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The English language can certainly be confusing. Add grammar and punctuation to that, and there are all sorts of possible dangers ahead.
Today I’d like to specifically address the use of (or rather, the non-use of) the apostrophe when pluralizing surnames.
You see, in far too many communications from individuals and organizations, the apostrophe is used when it should not be. Far less often it is omitted when it should be employed, but generally the grammatical grievance looks something like this:
We will be joining the Smith’s for dinner tonight.
What that sentence literally means is, “We will be joining [those who belong to Smith] for dinner tonight.” Now, is that what the writer intended? Likely, no.
The proper way to pluralize is to simply add the letter ‘s’ to the end of the singular form of the noun. (Right? We all know that, don’t we?) For some reason, particularly when referring to a family surname, adding that apostrophe has such a strong pull on us that we must stick it in there.
What’s really odd is, even our iOS devices’ auto-correct feature adds that pesky apostrophe! Come on, Apple!
Now, you could employ the little dot with the tail if you wanted to make the plural possessive. For example:
We are going to the Smiths’ for dinner tonight.
In this case, you’d be speaking of the Smiths’ residence, while omitting the specific word used for that residence. (“House”, “Home”, “Abode”, “Domicile”, etc.) But since the Smiths possess their home, you’d add that friendly possessive punctuator to the end of their pluralized name.
Now, where this gets even tricker (I’ll admit) is when the friend’s surname ends in an ‘s’, or even something that sounds like an ‘s’. For example:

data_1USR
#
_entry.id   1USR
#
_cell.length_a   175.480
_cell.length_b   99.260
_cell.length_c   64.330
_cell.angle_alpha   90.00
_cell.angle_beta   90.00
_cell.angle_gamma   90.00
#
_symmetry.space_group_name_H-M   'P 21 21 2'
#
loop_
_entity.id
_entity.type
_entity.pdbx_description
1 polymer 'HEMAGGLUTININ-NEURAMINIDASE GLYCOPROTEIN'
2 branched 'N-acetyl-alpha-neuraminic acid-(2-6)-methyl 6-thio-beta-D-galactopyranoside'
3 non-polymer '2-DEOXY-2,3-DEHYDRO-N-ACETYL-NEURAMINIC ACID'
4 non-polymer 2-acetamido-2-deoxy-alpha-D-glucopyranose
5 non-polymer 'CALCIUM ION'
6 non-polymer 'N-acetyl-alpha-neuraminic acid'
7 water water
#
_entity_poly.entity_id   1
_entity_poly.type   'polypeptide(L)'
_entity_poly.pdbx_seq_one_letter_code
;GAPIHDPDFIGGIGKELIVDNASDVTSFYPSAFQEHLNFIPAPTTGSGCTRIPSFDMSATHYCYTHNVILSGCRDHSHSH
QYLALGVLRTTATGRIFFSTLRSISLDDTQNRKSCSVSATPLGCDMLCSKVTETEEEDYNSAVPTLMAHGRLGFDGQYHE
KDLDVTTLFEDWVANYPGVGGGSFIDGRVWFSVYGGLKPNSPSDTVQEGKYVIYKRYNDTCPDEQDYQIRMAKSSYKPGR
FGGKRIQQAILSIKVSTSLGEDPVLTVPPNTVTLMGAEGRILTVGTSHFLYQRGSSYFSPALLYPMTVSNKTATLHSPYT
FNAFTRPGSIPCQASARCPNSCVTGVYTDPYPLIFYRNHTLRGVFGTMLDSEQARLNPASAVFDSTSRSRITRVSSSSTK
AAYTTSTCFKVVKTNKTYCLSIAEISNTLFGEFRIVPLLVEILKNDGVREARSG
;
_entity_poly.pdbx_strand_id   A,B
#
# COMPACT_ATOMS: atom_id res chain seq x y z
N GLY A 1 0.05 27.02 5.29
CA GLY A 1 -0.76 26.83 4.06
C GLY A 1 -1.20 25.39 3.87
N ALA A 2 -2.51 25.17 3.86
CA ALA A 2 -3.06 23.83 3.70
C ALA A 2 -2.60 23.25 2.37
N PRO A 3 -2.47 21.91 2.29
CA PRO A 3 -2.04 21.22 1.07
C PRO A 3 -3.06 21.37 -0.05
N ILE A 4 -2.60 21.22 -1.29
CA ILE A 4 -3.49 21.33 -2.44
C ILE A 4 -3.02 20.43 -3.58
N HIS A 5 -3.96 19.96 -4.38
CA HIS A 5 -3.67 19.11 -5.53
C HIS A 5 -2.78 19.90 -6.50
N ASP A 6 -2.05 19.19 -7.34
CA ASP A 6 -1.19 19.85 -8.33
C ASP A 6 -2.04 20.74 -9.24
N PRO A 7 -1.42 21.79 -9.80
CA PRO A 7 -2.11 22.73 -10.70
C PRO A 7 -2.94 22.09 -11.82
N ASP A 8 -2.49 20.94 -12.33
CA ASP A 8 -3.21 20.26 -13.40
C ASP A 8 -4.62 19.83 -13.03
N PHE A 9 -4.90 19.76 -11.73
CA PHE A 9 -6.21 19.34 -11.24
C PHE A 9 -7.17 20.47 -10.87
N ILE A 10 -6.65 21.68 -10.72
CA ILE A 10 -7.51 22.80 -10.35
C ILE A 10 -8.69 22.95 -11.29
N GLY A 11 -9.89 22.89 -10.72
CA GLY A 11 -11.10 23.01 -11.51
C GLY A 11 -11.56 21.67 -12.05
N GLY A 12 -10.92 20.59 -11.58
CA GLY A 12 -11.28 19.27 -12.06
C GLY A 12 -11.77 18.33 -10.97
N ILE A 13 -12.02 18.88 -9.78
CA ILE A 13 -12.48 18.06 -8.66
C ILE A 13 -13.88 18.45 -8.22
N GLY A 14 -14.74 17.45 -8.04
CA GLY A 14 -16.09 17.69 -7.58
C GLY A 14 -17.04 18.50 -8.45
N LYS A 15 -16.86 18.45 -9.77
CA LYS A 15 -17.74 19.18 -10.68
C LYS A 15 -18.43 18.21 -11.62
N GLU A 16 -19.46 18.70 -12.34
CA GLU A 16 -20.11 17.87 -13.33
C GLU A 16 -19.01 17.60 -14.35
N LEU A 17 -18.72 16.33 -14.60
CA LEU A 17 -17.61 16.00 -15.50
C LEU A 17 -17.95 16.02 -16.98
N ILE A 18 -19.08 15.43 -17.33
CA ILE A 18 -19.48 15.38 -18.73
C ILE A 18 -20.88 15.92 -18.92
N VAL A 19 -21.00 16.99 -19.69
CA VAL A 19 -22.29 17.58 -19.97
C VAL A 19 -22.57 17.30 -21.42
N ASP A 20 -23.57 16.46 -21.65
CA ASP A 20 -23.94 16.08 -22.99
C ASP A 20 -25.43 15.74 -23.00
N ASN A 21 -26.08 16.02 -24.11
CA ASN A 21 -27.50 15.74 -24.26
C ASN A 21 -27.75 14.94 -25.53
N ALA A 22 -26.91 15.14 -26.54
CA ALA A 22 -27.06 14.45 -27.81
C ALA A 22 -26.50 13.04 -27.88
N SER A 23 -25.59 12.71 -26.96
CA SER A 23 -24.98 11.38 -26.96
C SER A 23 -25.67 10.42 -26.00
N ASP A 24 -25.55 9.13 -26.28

Tomorrow, we’ll be having dinner with the Joneses.
The trouble is, first, it’s sometimes harder to say. Second, sometimes it just doesn’t feel right. All those ‘s’ sounds… shouldn’t there be an apostrophe in there somewhere?!
Nope. Not unless it’s possessive, as above, in which case, the sentence would read:
Tomorrow, we’ll be having dinner at the Joneses’.
So much to remember!
For more on this very interesting topic, please see this article, and this very funny article about the apostrophe.
And please, friend, practice and perfect this punctuation, and help end the Apostrophe Apostasy!
Have you ever checked out “The Girl’s Like Spaghetti” or “Eats, Shoots & Leaves”? You can get them at the library. They are by Lynne Truss. They are great for the kids…and adults 🙂
Yes, Ian has read those. I think he liked them, too. So much trouble do we have with our language! We don’t speak real good sometimes! 😉
“Nope. Not unless its possessive, as above, in which case, the sentence would read:”
That word up there should be “it’s” with an apostrophe, not “its.”
“Its” is the possessive form of “it.” That word up there is short for “it is,” so the apostrophe replaces the left out letter “i.”
Ha! Good find. That was, of course, simply a typo, as the proper usage of the contraction can be found just a few sentences earlier. But, that is quite ironic in a post about the proper usage of apostrophes! Lovely. Thanks for letting me know.